It’s So Nice to Meet You, Now Tell Me About Your Upcoming Surgery...
First dates can be challenging. Do you really need to know about your date's surgery at this stage of the game? Definitely not. (In fact, you may never need that knowledge.) Yet, you do need SOME information. The key is to strike the right balance between requesting too much and asking about everything under the sun.
The same concept applies to new hires. Certain information is needed in order to complete the newly released and required I-9 form. But did you know that asking for additional documentation “just to be on the safe side” can land you in hot water? It can be deemed discrimination to ask for additional forms or documentation above and beyond what is required to complete the employee’s I-9. If you ask for it from people you are assuming may not be U.S. residents, you are singling them out. This could get you a visit from a government official investigating your unfair immigration-related hiring practices—not a visit anyone wants to add to their calendar. So, how does one assure I-9 forms are filled out properly without committing any federal offenses in the process? Here are some pointers:
- If an employee offers you sufficient documentation to prove his or her identity and employment eligibility, do not ask for more. A passport or green card is not necessary if the employee has already proven his or her identity and eligibility.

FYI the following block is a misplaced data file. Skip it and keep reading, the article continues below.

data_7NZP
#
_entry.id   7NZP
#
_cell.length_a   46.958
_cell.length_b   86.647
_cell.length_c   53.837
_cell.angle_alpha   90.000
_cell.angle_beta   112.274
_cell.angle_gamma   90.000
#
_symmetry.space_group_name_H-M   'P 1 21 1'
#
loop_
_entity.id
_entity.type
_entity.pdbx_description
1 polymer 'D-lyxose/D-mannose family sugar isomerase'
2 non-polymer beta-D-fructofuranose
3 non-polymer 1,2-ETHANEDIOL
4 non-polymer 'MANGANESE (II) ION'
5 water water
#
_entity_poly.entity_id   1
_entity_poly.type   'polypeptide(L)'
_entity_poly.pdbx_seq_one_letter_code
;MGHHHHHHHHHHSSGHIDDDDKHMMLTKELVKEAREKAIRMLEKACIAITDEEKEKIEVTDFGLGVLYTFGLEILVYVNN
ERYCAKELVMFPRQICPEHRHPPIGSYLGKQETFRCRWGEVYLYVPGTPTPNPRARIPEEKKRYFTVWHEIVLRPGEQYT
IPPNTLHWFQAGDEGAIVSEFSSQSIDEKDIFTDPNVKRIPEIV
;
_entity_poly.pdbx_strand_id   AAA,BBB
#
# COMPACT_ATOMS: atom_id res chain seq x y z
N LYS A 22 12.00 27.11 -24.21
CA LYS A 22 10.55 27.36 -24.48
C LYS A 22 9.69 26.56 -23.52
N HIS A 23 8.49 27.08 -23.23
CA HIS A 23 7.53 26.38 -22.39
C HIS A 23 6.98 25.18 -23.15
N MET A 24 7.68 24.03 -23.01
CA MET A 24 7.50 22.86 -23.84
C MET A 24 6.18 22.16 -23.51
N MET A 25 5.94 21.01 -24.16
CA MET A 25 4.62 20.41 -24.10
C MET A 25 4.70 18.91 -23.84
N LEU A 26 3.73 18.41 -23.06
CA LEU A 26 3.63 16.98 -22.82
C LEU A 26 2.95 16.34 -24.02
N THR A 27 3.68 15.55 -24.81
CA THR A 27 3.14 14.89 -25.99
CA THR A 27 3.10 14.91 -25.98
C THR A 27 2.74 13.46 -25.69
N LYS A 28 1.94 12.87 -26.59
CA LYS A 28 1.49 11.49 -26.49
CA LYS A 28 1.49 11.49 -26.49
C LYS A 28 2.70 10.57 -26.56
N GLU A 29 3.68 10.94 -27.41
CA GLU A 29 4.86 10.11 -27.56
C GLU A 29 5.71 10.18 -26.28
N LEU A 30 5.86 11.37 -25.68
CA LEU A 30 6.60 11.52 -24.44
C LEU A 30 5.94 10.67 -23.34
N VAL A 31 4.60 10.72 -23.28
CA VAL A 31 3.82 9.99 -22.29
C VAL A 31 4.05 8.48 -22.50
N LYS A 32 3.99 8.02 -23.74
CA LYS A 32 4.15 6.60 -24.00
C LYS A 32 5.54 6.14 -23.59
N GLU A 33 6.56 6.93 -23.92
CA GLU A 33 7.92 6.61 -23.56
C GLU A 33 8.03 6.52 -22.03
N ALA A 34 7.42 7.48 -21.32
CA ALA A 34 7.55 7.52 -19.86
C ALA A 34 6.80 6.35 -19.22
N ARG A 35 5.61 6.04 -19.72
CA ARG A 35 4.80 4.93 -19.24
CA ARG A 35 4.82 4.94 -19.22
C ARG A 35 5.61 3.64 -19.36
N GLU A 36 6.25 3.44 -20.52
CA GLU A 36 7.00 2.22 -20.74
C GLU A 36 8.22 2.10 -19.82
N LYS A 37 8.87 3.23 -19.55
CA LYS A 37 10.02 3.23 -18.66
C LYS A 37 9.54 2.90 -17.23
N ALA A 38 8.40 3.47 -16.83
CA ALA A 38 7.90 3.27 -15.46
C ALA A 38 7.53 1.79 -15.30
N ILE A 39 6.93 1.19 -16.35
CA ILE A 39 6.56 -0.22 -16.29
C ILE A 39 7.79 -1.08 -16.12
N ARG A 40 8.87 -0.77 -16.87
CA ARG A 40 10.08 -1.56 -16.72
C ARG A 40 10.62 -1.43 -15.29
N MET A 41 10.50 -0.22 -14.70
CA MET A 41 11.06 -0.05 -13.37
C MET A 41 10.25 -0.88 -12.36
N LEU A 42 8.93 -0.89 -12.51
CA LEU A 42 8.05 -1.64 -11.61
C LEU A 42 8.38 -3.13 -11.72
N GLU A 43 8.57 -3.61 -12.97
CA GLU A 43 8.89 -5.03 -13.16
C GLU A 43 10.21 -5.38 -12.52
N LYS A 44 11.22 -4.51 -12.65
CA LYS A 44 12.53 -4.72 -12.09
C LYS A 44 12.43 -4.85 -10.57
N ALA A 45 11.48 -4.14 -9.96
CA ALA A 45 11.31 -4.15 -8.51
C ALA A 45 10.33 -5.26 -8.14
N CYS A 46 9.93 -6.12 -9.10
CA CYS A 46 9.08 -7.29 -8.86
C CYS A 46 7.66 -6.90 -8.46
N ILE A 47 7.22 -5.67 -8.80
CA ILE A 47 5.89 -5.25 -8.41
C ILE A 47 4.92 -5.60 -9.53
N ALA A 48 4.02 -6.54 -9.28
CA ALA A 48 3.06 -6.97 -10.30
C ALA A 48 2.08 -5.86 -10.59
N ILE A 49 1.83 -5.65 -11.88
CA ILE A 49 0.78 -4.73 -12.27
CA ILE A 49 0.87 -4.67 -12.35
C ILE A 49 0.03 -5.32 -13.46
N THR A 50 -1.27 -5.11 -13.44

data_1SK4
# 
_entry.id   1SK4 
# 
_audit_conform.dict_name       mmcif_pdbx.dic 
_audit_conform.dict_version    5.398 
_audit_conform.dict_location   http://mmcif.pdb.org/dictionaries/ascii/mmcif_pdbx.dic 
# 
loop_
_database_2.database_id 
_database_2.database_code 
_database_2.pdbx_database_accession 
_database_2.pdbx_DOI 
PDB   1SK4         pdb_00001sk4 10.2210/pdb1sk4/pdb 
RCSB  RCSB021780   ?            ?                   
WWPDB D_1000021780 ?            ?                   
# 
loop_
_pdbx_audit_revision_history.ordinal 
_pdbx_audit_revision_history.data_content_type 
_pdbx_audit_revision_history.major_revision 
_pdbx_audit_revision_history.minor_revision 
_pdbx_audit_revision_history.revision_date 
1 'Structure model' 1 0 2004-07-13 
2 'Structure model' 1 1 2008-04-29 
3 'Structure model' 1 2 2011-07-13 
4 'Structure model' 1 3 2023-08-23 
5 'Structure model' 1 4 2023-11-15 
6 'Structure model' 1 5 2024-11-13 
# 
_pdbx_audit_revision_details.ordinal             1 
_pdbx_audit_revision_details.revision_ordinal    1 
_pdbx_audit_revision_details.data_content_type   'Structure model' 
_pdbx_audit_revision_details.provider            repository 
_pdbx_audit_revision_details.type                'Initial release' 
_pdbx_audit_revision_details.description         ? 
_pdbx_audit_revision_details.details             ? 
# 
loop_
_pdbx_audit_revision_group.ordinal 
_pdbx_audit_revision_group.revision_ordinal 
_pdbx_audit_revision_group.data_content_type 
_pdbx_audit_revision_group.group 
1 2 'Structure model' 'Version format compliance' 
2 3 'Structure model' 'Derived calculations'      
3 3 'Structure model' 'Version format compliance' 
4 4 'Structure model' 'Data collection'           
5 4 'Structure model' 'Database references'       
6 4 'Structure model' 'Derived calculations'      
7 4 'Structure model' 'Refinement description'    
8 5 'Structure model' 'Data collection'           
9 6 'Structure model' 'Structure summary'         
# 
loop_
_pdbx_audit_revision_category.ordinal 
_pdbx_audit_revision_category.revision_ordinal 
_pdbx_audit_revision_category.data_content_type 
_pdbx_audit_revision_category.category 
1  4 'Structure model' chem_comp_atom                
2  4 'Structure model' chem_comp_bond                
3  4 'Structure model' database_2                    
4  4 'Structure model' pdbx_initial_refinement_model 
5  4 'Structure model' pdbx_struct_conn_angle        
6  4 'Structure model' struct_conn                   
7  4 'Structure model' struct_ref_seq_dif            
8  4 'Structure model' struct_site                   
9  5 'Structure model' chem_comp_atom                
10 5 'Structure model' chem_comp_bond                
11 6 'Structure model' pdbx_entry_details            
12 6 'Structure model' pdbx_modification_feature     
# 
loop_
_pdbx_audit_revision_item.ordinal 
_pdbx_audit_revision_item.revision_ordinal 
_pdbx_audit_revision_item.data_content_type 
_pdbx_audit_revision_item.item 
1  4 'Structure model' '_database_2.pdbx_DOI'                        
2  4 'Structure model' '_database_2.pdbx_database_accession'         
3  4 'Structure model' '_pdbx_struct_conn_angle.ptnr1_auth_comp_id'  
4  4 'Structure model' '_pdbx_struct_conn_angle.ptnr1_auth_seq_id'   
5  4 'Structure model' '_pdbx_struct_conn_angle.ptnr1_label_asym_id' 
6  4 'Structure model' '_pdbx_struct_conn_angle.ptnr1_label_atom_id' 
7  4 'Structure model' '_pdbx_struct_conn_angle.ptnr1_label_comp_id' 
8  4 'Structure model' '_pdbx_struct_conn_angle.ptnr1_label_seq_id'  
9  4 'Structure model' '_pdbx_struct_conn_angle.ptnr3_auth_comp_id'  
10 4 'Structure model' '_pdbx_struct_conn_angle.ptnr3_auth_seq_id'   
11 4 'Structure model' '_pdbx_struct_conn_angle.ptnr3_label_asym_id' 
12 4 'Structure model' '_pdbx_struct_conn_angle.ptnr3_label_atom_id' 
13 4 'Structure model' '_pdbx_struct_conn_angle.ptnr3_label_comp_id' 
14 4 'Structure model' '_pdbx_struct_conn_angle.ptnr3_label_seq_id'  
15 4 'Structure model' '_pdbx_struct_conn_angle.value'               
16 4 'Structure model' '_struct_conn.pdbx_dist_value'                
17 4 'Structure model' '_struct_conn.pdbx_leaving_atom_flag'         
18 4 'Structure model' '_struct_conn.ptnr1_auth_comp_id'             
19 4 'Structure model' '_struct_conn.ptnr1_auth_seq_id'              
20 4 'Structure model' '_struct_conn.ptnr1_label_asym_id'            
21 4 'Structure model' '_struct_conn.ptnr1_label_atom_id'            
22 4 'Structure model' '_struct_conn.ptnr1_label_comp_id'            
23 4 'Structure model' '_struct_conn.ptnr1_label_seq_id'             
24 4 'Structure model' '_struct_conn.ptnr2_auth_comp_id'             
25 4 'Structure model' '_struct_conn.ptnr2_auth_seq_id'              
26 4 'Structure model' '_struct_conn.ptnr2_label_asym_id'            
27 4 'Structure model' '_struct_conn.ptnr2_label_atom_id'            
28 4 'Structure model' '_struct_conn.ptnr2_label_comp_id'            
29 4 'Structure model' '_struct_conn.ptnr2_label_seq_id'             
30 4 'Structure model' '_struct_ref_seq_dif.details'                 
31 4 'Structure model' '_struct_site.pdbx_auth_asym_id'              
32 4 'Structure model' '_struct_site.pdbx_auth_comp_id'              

- Treat all candidates the same. Ask for what you need—nothing more, nothing less.
- Use the documents you are given. If the documents appear non-genuine, the employer may ask the employee for additional documentation and should not employ the person if he or she is unable to comply. Refrain from re-verifying an I-9 unless deemed truly necessary.
- If you use E-Verify and receive a non-confirmation, do not jump to conclusions before you investigate the issue. Federal contractors should not even be using E-Verify to check employment eligibility for existing staff.
- Prior to hiring a person, do not probe to see if he or she has proper documentation, and do not let your doubts about producing such documents affect your decision to offer employment.
- Do not try to “cover your bases” and simply require all applicants to be U.S. citizens or English-speaking.
- Be sure anyone in your company that makes hiring decisions is aware of the dangers of not complying with these practices.
As an employer in this country, remember to exercise caution when asking for documentation regarding I-9s and use fair practices when re-verifying. Neglect in this area could cost you penalties or litigation. For assistance with this and other Human Resources issues, contact McCloskey Partners today at (215) 453-1978 (phone); (215) 220-3422 (fax); www.mccloskeypartners.com; or firstname.lastname@example.org.